Image credit: Dave Dugdale/Solar Dave, used under Creative Commons license.
John has already talked about some fuzzy math this week in the form of The Manhattan institute's claims that natural gas is greener than renewables. Now the Independent reports that a British organization, the Royal Institution of Chartered Surveyors (Rics) is taking aim at some sacred green cows, claiming that in economic terms, solar panels take 100 years to pay back. The group claims (rightly) that insulation, weatherization and other energy efficiency measures should come before solar. But solar advocates claim that their math regarding solar itself is way off—and they too, appear to have a point.
The biggest bone of contention for solar advocates like Jeremy Leggett—CEO of Solarcentury—is that any meaningful calculation can be made without taking into account future price rises. (The math was apparently based on rates prior to a 30% price hike from utilities that has already occurred):
Jeremy Leggett, executive chairman of Solar Century, complained that Rics' figures failed to assume any rise in energy prices, when a conservative estimate of 10 per cent a year would transform the calculations. In addition, Rics had failed to take account of a number of other benefits - renewable obligations certificates worth £160 a year to householders from next year; reductions in energy consumption of up to 40 per cent for schemes with a meter; the rising payments from energy companies for spare electricity put back into the national grid; and the increased value of an energy-efficient home. He estimated the current payback of power-generating PV panels was 13 years.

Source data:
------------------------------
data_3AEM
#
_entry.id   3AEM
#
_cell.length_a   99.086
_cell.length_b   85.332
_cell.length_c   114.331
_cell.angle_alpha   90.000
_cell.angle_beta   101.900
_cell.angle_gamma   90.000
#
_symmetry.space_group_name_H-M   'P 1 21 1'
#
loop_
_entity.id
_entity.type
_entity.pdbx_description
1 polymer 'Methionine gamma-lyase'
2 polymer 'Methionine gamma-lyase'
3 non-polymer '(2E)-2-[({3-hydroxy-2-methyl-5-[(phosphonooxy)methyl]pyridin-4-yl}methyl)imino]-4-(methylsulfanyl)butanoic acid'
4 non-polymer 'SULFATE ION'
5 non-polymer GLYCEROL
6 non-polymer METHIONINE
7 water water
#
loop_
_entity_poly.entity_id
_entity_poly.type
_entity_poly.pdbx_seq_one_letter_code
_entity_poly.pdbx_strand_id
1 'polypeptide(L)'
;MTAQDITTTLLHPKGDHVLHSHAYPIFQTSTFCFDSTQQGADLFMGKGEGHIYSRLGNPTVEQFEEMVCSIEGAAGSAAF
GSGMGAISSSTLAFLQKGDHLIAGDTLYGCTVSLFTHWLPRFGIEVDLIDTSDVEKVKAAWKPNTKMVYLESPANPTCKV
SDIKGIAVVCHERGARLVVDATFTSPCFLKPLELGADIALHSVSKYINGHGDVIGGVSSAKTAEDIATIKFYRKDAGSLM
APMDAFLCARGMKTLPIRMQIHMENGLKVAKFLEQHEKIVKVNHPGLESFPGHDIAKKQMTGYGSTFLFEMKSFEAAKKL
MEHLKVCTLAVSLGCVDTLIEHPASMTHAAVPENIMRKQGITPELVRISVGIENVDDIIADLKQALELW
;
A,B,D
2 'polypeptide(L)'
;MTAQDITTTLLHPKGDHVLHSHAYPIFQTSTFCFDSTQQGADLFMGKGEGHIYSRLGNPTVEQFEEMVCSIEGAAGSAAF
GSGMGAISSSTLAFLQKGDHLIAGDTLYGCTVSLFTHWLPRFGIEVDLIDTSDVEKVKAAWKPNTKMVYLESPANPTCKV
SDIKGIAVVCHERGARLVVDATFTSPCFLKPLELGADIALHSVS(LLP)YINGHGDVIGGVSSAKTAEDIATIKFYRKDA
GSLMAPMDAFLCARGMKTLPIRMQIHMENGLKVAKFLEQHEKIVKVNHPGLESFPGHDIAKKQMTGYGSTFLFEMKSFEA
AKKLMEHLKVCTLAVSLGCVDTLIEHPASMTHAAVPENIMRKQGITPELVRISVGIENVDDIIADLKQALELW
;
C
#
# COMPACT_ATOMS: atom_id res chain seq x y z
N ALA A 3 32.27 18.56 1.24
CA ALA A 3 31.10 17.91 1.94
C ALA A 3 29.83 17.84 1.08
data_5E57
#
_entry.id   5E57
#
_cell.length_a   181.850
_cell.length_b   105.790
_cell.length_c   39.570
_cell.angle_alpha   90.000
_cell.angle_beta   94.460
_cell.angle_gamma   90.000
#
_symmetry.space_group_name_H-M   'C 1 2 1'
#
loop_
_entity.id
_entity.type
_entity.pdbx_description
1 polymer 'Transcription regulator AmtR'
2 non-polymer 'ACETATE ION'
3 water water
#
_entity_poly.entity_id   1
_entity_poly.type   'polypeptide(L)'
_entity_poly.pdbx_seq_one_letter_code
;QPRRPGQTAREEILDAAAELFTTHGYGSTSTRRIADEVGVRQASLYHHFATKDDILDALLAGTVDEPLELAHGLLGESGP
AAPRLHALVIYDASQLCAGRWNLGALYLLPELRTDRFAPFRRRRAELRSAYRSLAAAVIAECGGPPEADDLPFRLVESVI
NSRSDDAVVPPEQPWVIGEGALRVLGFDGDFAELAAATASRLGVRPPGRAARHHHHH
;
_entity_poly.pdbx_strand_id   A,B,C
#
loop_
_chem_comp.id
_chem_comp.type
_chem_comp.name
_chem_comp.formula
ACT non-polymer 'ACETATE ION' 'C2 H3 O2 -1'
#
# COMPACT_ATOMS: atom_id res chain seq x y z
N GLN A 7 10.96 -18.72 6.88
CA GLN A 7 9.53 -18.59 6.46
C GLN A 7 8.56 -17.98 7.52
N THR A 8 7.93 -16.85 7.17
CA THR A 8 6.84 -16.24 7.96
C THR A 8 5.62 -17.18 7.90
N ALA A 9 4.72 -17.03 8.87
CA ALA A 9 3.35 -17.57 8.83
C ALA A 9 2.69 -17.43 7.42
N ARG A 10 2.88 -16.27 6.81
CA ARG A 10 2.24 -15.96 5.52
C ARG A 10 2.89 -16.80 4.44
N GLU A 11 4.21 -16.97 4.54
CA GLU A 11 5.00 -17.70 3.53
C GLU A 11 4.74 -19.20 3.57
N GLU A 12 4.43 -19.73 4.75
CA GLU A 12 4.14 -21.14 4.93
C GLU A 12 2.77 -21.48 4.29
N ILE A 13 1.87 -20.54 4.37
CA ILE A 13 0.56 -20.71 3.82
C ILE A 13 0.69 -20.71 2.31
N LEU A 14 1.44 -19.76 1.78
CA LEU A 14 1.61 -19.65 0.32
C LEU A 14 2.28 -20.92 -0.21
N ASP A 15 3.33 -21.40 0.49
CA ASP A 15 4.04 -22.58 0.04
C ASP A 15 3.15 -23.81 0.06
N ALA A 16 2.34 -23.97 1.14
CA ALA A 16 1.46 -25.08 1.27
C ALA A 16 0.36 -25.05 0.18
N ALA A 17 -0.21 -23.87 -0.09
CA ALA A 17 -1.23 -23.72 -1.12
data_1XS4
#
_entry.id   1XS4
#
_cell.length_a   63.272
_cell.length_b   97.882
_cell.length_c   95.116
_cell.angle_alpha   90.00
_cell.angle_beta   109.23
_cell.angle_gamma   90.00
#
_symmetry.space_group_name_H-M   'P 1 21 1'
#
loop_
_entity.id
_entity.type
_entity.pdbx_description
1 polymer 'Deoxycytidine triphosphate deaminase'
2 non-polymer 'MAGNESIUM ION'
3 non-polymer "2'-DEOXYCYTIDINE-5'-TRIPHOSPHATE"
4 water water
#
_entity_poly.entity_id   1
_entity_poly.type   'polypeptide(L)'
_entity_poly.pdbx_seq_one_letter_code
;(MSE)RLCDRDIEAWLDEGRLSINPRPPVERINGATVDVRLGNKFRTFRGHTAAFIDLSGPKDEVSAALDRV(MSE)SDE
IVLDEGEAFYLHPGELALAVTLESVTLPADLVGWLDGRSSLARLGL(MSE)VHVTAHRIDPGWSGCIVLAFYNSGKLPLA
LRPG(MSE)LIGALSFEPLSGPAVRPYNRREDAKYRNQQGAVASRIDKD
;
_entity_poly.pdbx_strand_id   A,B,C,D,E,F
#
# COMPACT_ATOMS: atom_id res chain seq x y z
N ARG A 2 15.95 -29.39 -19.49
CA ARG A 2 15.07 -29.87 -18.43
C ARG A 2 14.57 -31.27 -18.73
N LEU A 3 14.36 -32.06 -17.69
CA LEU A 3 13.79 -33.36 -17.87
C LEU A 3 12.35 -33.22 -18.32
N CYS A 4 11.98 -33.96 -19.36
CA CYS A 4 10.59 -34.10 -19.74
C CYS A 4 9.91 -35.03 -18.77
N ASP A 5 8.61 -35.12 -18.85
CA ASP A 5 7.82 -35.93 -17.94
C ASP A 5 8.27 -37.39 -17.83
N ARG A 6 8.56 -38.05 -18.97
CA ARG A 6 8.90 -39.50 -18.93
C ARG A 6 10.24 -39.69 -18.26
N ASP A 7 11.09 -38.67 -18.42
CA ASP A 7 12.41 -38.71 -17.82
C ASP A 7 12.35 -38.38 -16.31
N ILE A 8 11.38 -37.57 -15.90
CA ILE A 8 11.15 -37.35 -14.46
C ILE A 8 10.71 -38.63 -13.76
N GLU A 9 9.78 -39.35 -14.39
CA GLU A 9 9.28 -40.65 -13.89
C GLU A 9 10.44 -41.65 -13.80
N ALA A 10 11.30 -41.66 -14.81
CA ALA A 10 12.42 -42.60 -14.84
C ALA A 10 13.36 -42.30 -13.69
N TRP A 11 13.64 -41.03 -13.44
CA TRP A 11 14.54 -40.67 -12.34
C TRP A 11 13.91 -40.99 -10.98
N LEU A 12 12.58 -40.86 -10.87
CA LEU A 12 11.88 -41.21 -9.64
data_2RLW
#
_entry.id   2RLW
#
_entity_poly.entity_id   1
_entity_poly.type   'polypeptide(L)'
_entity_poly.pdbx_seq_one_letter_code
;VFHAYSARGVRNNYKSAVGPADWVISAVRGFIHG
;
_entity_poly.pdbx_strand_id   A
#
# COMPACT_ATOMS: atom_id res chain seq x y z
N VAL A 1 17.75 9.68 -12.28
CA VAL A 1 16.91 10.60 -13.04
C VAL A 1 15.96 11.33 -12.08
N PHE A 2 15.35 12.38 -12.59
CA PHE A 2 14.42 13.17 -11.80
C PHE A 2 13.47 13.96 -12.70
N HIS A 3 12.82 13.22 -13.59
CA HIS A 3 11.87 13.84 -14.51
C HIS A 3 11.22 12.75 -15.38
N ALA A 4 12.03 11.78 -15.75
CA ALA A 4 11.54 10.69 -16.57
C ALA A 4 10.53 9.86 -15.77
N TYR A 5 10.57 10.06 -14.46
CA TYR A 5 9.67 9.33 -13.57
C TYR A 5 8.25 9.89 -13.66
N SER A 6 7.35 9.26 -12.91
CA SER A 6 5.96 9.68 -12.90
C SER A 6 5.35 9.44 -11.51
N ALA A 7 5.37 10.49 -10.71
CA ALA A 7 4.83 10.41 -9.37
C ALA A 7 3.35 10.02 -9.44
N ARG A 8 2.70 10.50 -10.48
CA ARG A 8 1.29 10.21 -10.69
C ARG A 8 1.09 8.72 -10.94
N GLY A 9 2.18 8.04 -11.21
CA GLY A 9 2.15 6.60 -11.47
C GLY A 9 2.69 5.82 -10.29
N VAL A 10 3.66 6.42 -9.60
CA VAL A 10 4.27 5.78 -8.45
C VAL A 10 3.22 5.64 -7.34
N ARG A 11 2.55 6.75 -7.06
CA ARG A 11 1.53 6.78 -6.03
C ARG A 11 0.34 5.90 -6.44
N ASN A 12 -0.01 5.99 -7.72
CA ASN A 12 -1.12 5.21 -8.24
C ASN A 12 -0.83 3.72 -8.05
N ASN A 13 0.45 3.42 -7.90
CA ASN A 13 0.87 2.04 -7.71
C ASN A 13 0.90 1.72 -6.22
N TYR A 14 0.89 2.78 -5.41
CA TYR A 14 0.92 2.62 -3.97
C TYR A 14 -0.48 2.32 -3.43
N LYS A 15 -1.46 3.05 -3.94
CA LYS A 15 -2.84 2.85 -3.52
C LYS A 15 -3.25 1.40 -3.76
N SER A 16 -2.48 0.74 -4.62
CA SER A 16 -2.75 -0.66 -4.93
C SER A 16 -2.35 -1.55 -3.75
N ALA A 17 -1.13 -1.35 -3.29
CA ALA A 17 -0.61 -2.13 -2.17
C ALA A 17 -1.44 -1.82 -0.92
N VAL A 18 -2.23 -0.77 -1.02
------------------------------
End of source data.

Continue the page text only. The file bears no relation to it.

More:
Rics countered by saying it had deliberately not chosen to include "ifs" in its calculations. (Though to my mind, the idea that utilities would not raise rates in 100 years is about the biggest "if" of all.) Of course, that's not to say that solar panels aren't expensive, and that cheaper, more cost efficient forms of energy saving shouldn't be prioritized (as Lloyd has argued, insulation should always come before fancy technology), but let's at least base those arguments on real world math. And let's never assume that utilities won't raise rates.